About | Disaster Playground


Disaster Playground is a ‘theatre of cruelty’ as defined by Antonin Artaud, a platform where scientific catastrophe and/or surprise can be more acclaimed than success. This cross and pluri-cultural project will go beyond American and European frontiers and will question the notion of disasters, widely represented in the literature of J.G Ballard and will investigate rescue reactions across culture.

Disaster Playground, PART I: The Film,  is about the scientists planning the monitoring and deflection of hazardous Near Earth Objects_NEO (asteroids).  It attempt to address the complex decision-making involved in developing a coordinated international response to the challenge of protecting the Earth from NEO impacts. The thrust of the film follows a real-life procedure in place in the event of an asteroid collision with the earth. It depicts the chain of command necessary where only a few experts exist who understand the technology. Hollywood relied on Bruce Willis and a big drill to save the world in Armageddon, but how real is that and what needs to be done to save our civilization from the next major asteroid impact? The film explores aspects of planetary defense, such as Asteroid Deflection and Asteroid Capture, and showcases the work of the scientists’ pioneering missions to interact with asteroids and to accelerate efforts to detect, track, characterize, and mitigate the threat of potentially hazardous asteroids.

This sounds amazing.

New life goal: play a life-giving, panspermic asteroid in local production of a Dark Extropian, “theatre of cruelty” dramatization of existential risk.

chorus chants: “PRAISE BE THE ASTEROID”

About | Disaster Playground

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Many of the astronauts that White interviews argue that the experience would be a powerful political tonic, if you could somehow impel it upon the rulers of the planet. As Joseph Allen, a veteran of several Space-Shuttle flights, said:

A steady stream of world leaders should go into orbit. It would have a profound affect on their wisdom …. It is similar to the time of Copernicus; we have a broadened view of our place in the universe, and more educated view.

In his book Moondust, the author Andrew Smith argues that the moon landing was in some respects an art project, as gesture “as primitive as song”. We went there not so much to see the moon as to gaze back at Earth. It was “a unique opportunity to look at ourselves,” he writes, an accomplishment less of technology than of aesthetics, culture, and spirituality. “How madly, perfectly human.” Many of the astronauts White interviews in The Overview Effect lament the difficulty they have in putting their new perspective into words, of communicating its sheerly alien quality to other people. Gemini X astronaut Michael Collins concluded that that the ideal crew for an Apollo mission would have been a “philosopher, a priest, and a poet.” (“Unfortunately,” he added, “they would kill themselves trying to fly the spacecraft.”)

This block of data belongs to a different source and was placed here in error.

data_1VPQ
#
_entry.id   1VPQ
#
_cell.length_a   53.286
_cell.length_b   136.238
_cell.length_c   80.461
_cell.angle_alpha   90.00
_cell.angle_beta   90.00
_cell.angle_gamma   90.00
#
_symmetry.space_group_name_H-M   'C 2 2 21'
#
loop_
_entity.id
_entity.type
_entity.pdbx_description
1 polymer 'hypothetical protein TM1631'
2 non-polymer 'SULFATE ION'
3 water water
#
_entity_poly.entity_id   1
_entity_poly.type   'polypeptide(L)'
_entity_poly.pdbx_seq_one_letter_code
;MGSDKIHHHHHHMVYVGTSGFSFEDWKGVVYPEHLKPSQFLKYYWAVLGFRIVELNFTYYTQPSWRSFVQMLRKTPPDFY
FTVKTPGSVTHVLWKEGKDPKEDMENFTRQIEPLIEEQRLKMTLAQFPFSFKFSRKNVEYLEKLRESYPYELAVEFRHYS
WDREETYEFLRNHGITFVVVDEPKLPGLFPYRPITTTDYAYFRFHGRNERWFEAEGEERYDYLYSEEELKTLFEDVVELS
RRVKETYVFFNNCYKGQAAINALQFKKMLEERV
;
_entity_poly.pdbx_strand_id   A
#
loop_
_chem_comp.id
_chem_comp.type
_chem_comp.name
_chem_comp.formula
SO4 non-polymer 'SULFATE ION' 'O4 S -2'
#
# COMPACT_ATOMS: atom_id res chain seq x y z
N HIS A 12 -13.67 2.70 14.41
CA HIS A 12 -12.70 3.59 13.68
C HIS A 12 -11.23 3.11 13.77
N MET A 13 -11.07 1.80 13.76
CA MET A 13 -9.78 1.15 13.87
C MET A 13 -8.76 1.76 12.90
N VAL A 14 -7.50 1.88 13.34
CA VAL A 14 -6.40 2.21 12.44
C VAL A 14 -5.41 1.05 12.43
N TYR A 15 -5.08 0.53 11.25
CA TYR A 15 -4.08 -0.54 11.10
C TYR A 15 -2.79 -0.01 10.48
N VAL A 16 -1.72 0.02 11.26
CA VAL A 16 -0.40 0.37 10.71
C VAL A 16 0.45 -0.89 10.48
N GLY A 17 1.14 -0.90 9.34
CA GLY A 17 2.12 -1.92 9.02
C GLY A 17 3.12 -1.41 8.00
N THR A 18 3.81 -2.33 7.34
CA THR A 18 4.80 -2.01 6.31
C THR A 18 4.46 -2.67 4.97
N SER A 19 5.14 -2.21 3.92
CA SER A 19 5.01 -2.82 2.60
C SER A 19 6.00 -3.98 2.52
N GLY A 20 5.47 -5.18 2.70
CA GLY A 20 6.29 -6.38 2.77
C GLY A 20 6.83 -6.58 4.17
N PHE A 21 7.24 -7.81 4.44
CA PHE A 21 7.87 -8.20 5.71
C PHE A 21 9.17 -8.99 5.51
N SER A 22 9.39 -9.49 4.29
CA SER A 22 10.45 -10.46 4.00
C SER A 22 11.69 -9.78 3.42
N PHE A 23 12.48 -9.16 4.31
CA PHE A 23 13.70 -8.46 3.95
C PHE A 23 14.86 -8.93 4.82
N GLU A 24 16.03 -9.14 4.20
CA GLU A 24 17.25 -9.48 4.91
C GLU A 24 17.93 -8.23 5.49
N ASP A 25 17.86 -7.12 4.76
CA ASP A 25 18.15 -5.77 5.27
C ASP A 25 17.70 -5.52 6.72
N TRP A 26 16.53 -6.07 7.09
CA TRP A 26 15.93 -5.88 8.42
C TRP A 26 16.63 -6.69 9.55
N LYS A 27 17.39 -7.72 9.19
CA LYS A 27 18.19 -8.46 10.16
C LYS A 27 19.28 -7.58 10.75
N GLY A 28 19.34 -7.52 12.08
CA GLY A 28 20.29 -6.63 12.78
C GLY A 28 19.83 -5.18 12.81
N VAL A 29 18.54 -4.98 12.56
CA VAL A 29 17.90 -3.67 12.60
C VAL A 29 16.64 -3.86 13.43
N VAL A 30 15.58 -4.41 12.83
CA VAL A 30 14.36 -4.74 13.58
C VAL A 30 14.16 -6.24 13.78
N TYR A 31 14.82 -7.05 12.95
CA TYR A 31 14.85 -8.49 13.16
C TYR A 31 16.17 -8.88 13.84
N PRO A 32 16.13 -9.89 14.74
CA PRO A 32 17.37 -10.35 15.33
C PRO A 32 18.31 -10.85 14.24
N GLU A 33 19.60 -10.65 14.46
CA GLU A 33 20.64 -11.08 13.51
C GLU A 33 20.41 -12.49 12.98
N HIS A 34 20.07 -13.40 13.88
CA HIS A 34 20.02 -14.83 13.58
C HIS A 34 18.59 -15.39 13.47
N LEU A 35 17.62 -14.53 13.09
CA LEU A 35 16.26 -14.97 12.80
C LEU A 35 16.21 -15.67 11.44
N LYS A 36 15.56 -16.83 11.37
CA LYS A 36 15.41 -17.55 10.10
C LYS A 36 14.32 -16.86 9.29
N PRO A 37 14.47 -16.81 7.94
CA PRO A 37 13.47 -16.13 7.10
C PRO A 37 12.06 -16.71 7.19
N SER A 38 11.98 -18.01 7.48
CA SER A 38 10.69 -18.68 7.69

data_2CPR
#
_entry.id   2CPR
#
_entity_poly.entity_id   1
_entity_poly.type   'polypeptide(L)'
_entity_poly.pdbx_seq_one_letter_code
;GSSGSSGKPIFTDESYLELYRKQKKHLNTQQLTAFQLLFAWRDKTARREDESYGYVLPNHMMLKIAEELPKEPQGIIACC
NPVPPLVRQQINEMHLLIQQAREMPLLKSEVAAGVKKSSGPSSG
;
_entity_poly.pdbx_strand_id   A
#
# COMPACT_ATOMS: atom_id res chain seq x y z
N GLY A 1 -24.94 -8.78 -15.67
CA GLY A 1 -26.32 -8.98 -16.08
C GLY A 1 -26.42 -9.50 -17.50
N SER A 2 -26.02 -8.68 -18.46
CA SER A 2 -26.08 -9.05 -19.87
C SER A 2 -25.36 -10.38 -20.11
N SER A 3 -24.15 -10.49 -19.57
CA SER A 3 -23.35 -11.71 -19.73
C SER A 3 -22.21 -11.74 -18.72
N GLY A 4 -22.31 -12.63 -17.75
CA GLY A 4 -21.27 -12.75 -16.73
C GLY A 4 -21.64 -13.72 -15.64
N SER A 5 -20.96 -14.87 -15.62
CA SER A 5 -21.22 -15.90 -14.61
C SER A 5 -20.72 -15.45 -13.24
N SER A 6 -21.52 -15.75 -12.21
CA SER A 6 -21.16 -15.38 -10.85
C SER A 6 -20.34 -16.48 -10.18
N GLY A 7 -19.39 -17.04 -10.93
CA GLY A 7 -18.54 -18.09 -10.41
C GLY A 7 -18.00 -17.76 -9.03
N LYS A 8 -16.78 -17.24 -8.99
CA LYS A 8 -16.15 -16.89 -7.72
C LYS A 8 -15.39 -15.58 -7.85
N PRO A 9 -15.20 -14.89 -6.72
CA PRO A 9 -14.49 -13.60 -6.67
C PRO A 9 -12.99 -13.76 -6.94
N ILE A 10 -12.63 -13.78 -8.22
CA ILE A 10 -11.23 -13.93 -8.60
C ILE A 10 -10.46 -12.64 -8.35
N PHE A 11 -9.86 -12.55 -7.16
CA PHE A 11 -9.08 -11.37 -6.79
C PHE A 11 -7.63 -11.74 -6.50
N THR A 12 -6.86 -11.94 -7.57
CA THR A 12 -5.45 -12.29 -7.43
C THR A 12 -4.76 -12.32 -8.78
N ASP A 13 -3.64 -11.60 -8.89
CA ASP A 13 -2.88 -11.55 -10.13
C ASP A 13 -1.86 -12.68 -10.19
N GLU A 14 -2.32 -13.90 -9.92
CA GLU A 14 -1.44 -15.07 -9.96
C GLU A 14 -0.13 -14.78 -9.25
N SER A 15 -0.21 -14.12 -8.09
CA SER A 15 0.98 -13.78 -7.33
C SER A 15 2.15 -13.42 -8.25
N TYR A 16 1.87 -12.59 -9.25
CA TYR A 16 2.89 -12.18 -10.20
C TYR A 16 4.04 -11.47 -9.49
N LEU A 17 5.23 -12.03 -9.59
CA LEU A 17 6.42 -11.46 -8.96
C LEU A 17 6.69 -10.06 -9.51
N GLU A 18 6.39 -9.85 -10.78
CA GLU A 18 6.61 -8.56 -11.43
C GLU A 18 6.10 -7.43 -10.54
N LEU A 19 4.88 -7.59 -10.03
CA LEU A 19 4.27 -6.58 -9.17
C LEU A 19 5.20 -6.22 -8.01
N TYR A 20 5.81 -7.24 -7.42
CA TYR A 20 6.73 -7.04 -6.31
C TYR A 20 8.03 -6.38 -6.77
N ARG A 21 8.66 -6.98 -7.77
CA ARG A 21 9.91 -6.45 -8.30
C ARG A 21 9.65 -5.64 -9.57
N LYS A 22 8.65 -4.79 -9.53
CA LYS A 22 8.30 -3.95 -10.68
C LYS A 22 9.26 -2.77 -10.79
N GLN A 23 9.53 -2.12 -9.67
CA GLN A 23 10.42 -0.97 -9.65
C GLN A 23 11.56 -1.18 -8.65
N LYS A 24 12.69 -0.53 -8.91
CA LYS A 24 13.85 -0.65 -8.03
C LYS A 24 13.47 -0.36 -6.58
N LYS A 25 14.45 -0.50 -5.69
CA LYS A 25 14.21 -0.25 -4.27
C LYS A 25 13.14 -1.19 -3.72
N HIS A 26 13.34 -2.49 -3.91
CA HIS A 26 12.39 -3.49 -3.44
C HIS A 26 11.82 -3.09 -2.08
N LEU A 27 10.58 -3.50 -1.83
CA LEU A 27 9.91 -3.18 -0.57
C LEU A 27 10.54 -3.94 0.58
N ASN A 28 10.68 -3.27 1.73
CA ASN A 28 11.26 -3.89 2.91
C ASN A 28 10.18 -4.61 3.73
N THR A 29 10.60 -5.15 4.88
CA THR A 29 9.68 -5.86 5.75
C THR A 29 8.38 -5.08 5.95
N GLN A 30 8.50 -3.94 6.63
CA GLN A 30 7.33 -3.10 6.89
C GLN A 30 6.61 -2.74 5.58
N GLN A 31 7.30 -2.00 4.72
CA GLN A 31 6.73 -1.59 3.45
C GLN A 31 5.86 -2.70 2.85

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Celebrating Art’s 1,000,051st Birthday. The Moon Bounce Serenade

In 1963, Robert Filiou declared that art was born on January 17, 1 million years ago. Filiou explained that, inexplicably, on that day, someone dropped a dry sponge into bucket of water. Before then, there was no art. Then, there was.

Unexpectedly, Filiou’s declaration has lived on, and today we celebrate art’s 1,000,051st birthday.

The European Broadcasting Union is commemorating this event with a massive radio project in which twenty-one national radio stations are airing live shows from their studios.

In Estonia, they’re teaming up with world leading Moon-Earth-Moon amateur-radio enthusiasts, no less than the largest music delay block is created out of the … Moon itself.

Celebrating Art’s 1,000,051st Birthday. The Moon Bounce Serenade

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Republic of the Moon – London

It’s four decades since humans walked on the Moon, but it now seems likely that we will return there this century – whether to mine for its minerals, as a ‘stepping stone’ to Mars, or simply to do scientific research. In a provocative pre-emptive action, a group of artists are declaring a Republic of the Moon here on Earth, to re-examine our relationship with our planet’s only natural satellite.

After two decades working with space dreamers from the European Space Agency to anarchist autonomous astronauts, The Arts Catalyst will transform Bargehouse into an Earth-based embassy for a Republic of the Moon, filled with artists’ fantastical imaginings. Presenting international artists including Liliane Lijn, Leonid Tishkov, Katie Paterson, Agnes Meyer Brandis, and WE COLONISED THE MOON, the exhibition combines personal encounters, DIY space plans, imaginary expeditions and new myths for the next space age.

Republic of the Moon – London

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